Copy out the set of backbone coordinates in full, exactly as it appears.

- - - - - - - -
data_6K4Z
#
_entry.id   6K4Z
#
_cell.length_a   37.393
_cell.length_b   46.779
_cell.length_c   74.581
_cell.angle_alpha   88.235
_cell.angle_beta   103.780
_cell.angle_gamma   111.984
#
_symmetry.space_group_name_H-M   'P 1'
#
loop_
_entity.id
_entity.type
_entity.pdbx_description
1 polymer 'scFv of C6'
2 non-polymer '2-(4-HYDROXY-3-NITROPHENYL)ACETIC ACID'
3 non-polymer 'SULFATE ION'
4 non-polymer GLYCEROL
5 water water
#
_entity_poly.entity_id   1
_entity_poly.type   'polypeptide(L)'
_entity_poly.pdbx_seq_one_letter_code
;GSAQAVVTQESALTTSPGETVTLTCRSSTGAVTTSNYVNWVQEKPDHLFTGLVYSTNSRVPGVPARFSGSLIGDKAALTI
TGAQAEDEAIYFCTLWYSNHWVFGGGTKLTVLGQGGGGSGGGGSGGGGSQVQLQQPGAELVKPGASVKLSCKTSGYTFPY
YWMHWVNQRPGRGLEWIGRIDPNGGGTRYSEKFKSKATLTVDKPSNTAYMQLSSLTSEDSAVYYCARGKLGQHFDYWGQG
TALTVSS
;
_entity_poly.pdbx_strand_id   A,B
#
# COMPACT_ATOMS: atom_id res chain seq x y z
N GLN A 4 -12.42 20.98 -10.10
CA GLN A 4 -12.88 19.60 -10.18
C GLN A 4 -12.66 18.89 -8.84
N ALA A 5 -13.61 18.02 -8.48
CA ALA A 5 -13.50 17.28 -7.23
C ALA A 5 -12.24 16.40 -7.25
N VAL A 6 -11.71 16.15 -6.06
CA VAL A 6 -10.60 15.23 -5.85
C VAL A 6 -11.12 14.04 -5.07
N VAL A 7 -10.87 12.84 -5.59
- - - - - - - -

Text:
data_6K4Z
#
_entry.id   6K4Z
#
_cell.length_a   37.393
_cell.length_b   46.779
_cell.length_c   74.581
_cell.angle_alpha   88.235
_cell.angle_beta   103.780
_cell.angle_gamma   111.984
#
_symmetry.space_group_name_H-M   'P 1'
#
loop_
_entity.id
_entity.type
_entity.pdbx_description
1 polymer 'scFv of C6'
2 non-polymer '2-(4-HYDROXY-3-NITROPHENYL)ACETIC ACID'
3 non-polymer 'SULFATE ION'
4 non-polymer GLYCEROL
5 water water
#
_entity_poly.entity_id   1
_entity_poly.type   'polypeptide(L)'
_entity_poly.pdbx_seq_one_letter_code
;GSAQAVVTQESALTTSPGETVTLTCRSSTGAVTTSNYVNWVQEKPDHLFTGLVYSTNSRVPGVPARFSGSLIGDKAALTI
TGAQAEDEAIYFCTLWYSNHWVFGGGTKLTVLGQGGGGSGGGGSGGGGSQVQLQQPGAELVKPGASVKLSCKTSGYTFPY
YWMHWVNQRPGRGLEWIGRIDPNGGGTRYSEKFKSKATLTVDKPSNTAYMQLSSLTSEDSAVYYCARGKLGQHFDYWGQG
TALTVSS
;
_entity_poly.pdbx_strand_id   A,B
#
# COMPACT_ATOMS: atom_id res chain seq x y z
N GLN A 4 -12.42 20.98 -10.10
CA GLN A 4 -12.88 19.60 -10.18
C GLN A 4 -12.66 18.89 -8.84
N ALA A 5 -13.61 18.02 -8.48
CA ALA A 5 -13.50 17.28 -7.23
C ALA A 5 -12.24 16.40 -7.25
N VAL A 6 -11.71 16.15 -6.06
CA VAL A 6 -10.60 15.23 -5.85
C VAL A 6 -11.12 14.04 -5.07
N VAL A 7 -10.87 12.84 -5.59